India Reality 2017

India Reality 2017

India Reality 2017

By Peter Nicholls from Perth USAsia Centre | 10 Aug 2017

India Reality 2017 teaser
A month or so ago The Economist magazine had a front cover headline “Modi’s India – the Illusion of reform”. This is the same magazine that missed the rise of Trump/Sanders, Brexit and spent decades warning of the imminent slowing of growth in China.  Had my favourite magazine got it wrong again on India?  An esteemed Indian recently commented to me “China didn’t follow the western model of growth and even today people outside China don’t really understand how they did it, likewise if India does continue to grow, it won’t follow the western model and non-Indians won’t really get it until it’s happened”

So, here is an on the ground perspective – you be the judge of India’s prospects?

The day commences at 6am, my personal driver (who only 6 months ago got his first bank account, thanks to demonetisation) proceeds fast along Delhi’s streets, deserted at this hour except for the homeless by the roadside, intermingled with Delhi’s nouveau ‘middle classes’ on their morning exercise walk.  The newish airport is busy at this peak time, but more spacious and comfortable than Perth airport.  I am through in 18 minutes but my flight is delayed, “bugger”.  I settle into my chair at the hipster airport cafĂ© and reflect; this is the worst monsoon rain of the season and only a few flights delayed; in Sydney with a summer storm or NYC with a snowstorm; red delayed lights would dominate the departures screen.  

My $100 flight on a new aircraft arrives in Chennai (Perth to Adelaide distance), the passenger next to me takes selfies throughout the flight, clearly his first time on a plane.  My hotel is not like the tired Australian or US 5 stars, but typical of the plush South East Asian standard.  I meet one of my fellow conference panellists, a special advisor to Modi on jobs, we quickly move the conversation from our designated topic “the Gig Economy” to India’s continental challenges.  “..the what is very easy, take any issue Agriculture, Infrastructure, Manufacturing etc. and the paper from 1960 or 1980 and its recommendations are correct even today….The challenge is the how which is an Indian political economy question”    

The 500 strong audience of business professionals is treated to an Indian summit running on time and dynamically presented, it includes case studies of:
  • An Indian AI Bot, which uses conversation and body language recognition to predict employee attrition (employees are more honest with Bots than HR);
  • A Cirque De Soleil clown used by India’s elite engineering school (IIT - top 10 in the world) to teach final year students emotion & creativity, so their brains are balanced upon graduation.
  • A retired Indian army elite forces General providing exquisite business insights on the relevance of empowerment of teams for adaptive capability in today’s complex world.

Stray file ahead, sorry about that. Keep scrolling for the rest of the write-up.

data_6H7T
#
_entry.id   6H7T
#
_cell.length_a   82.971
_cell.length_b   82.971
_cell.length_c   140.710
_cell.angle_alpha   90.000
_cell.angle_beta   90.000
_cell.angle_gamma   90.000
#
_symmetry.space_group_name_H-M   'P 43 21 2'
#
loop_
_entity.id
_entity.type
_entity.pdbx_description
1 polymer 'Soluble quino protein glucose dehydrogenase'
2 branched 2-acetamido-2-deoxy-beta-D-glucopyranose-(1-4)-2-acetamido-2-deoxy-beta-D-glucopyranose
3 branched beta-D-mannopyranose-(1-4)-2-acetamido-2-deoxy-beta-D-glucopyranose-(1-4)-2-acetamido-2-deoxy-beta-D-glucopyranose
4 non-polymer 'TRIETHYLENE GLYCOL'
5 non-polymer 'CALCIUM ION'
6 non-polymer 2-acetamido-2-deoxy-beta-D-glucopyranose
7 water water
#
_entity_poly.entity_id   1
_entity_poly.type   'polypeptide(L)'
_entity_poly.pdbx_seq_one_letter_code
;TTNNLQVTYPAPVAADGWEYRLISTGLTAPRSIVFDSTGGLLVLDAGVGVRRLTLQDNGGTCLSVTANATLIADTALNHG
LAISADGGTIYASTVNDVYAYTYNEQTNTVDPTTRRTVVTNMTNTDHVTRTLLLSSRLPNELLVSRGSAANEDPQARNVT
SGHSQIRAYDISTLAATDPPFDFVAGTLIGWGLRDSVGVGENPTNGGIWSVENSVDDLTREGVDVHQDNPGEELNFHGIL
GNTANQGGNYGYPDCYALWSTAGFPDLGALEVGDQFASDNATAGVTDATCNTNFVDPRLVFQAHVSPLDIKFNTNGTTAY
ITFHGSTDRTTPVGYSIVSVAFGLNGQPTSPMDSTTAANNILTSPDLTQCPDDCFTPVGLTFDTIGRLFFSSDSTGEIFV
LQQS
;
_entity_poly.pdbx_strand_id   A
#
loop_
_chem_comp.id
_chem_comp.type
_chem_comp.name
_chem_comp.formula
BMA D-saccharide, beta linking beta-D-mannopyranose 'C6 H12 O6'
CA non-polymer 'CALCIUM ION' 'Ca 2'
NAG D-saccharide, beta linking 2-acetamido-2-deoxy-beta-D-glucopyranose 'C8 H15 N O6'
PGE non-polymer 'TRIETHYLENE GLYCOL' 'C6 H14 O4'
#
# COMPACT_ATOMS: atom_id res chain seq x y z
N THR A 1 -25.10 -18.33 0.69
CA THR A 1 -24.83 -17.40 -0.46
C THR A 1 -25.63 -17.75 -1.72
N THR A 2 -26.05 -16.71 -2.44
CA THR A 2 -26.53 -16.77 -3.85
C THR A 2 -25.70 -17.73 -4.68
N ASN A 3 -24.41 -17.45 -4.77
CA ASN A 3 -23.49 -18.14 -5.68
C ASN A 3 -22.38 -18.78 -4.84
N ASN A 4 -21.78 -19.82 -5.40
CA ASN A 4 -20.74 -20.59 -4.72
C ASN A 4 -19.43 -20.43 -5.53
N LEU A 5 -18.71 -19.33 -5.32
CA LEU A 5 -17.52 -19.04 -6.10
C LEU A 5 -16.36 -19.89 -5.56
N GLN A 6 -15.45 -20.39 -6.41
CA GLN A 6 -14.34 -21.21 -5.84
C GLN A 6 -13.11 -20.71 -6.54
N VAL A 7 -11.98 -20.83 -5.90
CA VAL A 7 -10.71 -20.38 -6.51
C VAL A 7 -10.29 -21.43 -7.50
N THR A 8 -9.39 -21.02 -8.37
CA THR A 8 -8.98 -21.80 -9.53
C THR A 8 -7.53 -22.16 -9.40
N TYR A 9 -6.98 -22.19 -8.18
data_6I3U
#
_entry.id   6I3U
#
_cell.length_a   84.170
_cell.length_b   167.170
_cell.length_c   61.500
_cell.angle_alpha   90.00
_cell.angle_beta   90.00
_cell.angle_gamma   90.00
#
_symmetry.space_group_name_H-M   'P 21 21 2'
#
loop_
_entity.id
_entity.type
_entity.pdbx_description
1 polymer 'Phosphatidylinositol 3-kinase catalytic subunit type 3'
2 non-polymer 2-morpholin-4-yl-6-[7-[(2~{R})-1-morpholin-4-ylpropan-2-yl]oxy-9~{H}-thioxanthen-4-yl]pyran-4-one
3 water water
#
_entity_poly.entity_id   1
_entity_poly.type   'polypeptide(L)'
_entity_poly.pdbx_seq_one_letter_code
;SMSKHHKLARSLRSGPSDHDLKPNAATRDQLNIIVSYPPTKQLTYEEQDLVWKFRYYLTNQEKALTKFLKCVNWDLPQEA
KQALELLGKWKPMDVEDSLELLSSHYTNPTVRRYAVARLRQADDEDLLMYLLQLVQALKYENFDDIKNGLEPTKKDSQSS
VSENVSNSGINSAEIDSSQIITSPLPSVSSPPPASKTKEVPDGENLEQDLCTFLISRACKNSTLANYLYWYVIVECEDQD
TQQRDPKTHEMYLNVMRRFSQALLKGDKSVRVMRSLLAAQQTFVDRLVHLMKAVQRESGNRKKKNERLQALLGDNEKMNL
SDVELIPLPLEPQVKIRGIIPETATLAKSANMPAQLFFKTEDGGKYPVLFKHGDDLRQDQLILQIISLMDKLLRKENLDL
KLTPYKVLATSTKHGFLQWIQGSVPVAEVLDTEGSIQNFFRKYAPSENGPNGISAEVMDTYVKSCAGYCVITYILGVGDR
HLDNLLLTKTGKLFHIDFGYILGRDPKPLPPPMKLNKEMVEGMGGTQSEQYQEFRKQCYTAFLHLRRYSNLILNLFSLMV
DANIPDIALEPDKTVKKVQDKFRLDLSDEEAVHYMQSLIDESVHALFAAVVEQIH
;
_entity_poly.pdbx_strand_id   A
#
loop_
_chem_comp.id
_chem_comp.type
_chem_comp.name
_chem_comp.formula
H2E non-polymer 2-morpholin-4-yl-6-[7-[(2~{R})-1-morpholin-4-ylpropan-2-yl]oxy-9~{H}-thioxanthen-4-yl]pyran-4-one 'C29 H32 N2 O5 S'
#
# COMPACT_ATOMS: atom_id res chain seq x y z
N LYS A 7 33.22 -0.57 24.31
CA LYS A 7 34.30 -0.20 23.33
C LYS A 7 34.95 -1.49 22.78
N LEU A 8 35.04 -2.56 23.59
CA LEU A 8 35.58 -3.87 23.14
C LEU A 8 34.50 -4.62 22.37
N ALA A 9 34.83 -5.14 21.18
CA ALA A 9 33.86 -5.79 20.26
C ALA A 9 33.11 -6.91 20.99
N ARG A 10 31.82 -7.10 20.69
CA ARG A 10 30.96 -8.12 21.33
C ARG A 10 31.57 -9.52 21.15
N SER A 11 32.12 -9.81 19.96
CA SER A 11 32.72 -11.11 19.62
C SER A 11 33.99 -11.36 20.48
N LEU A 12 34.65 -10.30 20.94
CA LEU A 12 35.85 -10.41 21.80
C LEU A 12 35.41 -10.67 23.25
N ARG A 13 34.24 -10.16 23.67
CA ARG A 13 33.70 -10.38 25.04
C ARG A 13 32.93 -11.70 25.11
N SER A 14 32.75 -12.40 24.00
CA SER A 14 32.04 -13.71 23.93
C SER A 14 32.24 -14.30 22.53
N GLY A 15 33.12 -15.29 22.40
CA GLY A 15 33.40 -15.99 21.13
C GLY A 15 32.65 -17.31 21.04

In the evening, I attempt to order a drink at the hotel bar, but they are not serving alcohol. The Indian Supreme Court, to enhance road safety, has banned the sale of all alcohol within 500m of a national highway.  This impractical aloof decree has recently shutdown many of the bars and restaurants in the hotels in large cities.  However some ingenious Indians hoteliers have devised elaborate 500m long exits through their underground car parks to get around the decree.  My business acquaintance and I carry on the conversation, he is an ex silicon valley Indian, who returned home 10 years ago, pioneered BPOs and is now focused on building schools and transforming education.  He proudly shows me a recent picture of himself with his batch mate Sundar Pichai (Google CEO) at one of his schools.  My acquaintance then laments…”India has a world class education for the lucky few, which is why me and Sundar make it in Silicon Valley, but for the masses, why would a politician invest in education, it’s a 15 year payoff (3 elections).” I probe “…but for India today you have returned and are trying to fix it, the generation before you left and never returned.”

The next morning, early smooth flight home, the newspapers feature the election Ram Nath Kovind, who is the first elected Dalit (untouchable), and the first member of the BJP (Modi’s party) to be elected President of India (like a governor-general).  As I exit the airport, I grab a clean air conditioned cab, no waiting (again…better than Perth airport).  But the traffic is almost at a standstill, delayed for one hour plus by the extension to Delhi’s new air conditioned metro (more comfortable than London’s tube). Back to the newspaper, the Indian commentariat seem to be very concerned about potential partisan conflicts of interest for the ceremonial Presidential role.  

I reflect on the last 24 hours and muse, India is a place of contradictions, changing and not stagnant, there is an old saying incumbents (like the Economist) are at their most redundant just before major change occurs.      

Peter Nicholls is a Research Fellow at the Perth USAsia Centre.


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